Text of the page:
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The Care Of Time

By Allan Eastman

Allan Eastman

Allan Eastman was born in Winnipeg, Canada. He holds a BA in Political Science and English Literature and is a graduate of the Film School at the University of Bristol in the United Kingdom (UK). Eastman worked as a film and television director in Hollywood, Canada and internation­ally, directing shows such as STAR TREK and THE OUTER LIMITS, mini-series like FORD and CHAMPAGNE CHARLIE and the movies CRAZY MOON and DANGER ZONE.

Later, he executive produced the series ANDROMEDA and BEASTMASTER. Eastman left his show business career behind to travel, doing 4 around the world trips in the last 5 years. He has visited over 100 countries. His interests include literature, history, philosophy, music, science, cooking and boating. He collects first editions of his favourite authors and these days, commits most of his time to writing.

Endless Summers

Back when I was 7 or 8 years old, Time had no meaning whatsoever. Everything seemed to last forever. Each long sunny summer day rolled on endlessly. The entire two month summer vacation from school went on for decades.

It was a much simpler age when I was a boy and a far better world for kids. Your parents were much less worried about all the horrible things that can happen to kids in our own modern times. The Midwest city I grew up in was more like one big community. People were neighbourly and they kept an eye on other people’s kids - stalkers were virtually nonexistent and any who might be around were dealt with harshly by the Law. Traffic was considerably lighter. Children enjoyed the sort of freedom that seems impossible today.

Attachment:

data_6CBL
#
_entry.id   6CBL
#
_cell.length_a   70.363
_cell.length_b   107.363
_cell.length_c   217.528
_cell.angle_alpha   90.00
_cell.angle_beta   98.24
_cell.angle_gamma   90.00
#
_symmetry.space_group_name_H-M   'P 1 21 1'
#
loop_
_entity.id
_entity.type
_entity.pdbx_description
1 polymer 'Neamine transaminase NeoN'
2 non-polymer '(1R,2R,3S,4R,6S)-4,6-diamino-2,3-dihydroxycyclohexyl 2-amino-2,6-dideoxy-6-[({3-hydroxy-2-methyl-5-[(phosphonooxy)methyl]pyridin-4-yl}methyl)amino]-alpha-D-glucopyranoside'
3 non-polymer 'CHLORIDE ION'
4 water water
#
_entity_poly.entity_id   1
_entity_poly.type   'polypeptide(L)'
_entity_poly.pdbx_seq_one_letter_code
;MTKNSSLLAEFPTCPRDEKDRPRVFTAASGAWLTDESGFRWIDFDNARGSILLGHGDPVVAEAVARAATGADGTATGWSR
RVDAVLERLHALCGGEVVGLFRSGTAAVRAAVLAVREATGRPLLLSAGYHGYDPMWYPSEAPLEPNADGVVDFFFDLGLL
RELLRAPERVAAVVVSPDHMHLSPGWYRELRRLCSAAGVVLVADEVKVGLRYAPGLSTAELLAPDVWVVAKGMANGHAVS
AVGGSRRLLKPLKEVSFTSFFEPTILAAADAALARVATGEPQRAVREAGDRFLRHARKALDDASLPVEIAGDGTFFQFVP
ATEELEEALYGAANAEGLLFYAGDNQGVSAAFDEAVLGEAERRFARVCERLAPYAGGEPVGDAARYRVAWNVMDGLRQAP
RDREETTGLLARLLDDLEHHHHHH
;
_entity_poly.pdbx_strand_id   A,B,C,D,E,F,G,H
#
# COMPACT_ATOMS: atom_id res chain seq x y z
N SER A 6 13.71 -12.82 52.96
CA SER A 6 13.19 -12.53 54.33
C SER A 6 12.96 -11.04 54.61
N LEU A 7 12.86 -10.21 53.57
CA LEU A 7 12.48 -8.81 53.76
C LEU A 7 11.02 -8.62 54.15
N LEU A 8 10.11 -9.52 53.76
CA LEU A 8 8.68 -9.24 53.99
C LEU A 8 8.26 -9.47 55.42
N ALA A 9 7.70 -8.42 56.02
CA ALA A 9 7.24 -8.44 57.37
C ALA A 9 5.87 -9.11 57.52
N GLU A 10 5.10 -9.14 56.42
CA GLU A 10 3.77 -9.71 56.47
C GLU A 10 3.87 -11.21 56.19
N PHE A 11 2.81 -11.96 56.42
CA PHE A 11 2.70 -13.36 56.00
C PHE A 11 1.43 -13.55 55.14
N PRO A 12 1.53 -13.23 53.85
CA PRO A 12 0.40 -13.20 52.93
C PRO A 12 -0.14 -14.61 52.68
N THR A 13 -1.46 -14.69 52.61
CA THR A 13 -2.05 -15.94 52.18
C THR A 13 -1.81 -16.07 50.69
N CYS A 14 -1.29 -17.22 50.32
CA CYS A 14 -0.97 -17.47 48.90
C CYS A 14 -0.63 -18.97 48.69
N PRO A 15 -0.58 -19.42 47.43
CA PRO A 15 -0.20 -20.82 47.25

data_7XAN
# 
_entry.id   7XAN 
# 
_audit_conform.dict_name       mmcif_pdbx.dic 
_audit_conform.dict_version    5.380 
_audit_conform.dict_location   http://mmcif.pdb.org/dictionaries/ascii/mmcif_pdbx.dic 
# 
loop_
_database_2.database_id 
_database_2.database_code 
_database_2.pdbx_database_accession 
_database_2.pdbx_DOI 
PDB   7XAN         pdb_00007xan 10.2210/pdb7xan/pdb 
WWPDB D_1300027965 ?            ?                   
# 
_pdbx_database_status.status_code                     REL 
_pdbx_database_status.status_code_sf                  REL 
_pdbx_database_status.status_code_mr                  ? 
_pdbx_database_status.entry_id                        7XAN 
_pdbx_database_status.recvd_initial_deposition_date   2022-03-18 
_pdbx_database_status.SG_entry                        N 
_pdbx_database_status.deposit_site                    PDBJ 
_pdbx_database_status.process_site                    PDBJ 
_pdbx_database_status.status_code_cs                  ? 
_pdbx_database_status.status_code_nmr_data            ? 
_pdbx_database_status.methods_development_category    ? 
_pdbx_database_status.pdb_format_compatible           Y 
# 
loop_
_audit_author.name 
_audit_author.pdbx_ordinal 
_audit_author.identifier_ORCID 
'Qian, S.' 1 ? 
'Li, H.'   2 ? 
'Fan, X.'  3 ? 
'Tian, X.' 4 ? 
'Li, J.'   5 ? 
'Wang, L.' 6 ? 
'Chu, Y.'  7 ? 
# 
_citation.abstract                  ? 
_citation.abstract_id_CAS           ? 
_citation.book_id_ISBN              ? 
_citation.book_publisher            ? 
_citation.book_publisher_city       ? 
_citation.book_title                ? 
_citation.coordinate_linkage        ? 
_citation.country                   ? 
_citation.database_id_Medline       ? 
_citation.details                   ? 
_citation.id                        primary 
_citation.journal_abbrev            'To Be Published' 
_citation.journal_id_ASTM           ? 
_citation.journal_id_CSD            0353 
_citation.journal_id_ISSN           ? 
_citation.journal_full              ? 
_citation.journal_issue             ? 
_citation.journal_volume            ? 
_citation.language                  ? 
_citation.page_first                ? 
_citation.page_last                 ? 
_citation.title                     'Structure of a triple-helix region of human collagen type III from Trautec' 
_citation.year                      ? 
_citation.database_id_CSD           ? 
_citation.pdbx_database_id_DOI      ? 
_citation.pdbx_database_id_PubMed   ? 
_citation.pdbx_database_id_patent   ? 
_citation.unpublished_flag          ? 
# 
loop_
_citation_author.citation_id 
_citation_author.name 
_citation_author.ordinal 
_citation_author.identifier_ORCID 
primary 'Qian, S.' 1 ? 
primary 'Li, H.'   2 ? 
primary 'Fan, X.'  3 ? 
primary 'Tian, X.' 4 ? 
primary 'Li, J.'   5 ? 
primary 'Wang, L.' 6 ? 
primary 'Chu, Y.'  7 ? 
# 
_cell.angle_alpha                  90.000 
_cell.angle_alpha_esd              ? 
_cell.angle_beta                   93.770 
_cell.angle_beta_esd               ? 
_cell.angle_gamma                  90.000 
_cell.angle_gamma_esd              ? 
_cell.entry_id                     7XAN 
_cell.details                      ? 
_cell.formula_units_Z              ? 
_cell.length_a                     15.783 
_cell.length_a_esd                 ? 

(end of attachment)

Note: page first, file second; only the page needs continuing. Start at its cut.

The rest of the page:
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Every morning, my gang of friends and I would head off on our bikes in search of adventure. There were a series of pathways along the riverbanks of the city called “The Monkey Trails” and we careened along them for miles, whooping our way in and out of the tall trees and up and down the deep dipped gullies. Spectacular wrecks and wipe outs in these gullies were the stuff of kid legend. We thought nothing of pedaling for an hour and more out to City Park to visit the Zoo or clear across town because we had heard that some kid had broken his arm and had an amazing articulated cast that could be signed. We would sit on the grass and talk for hours about everything or play endless complicated games for the entire day. Any kid could stay in the public swimming pool from 9 to 6 without ever coming out.

Our schedule was vague to say the least. My Mom set some limits on my return home to check in but “Be back by lunchtime” or “Be home for supper” was as close to actual Time management as we got. Time was sort of internally felt but was not really thought about or paid much attention to. You just kind of knew when to come back. The absolute deadline to our daily adventures was “Be home before Dark.” We only checked a clock to see how long it was until The Lone Ranger or Zorro was on television. The most dreaded Time of all was “Bed Time.”

But how things change - jump cut to 30 years later...

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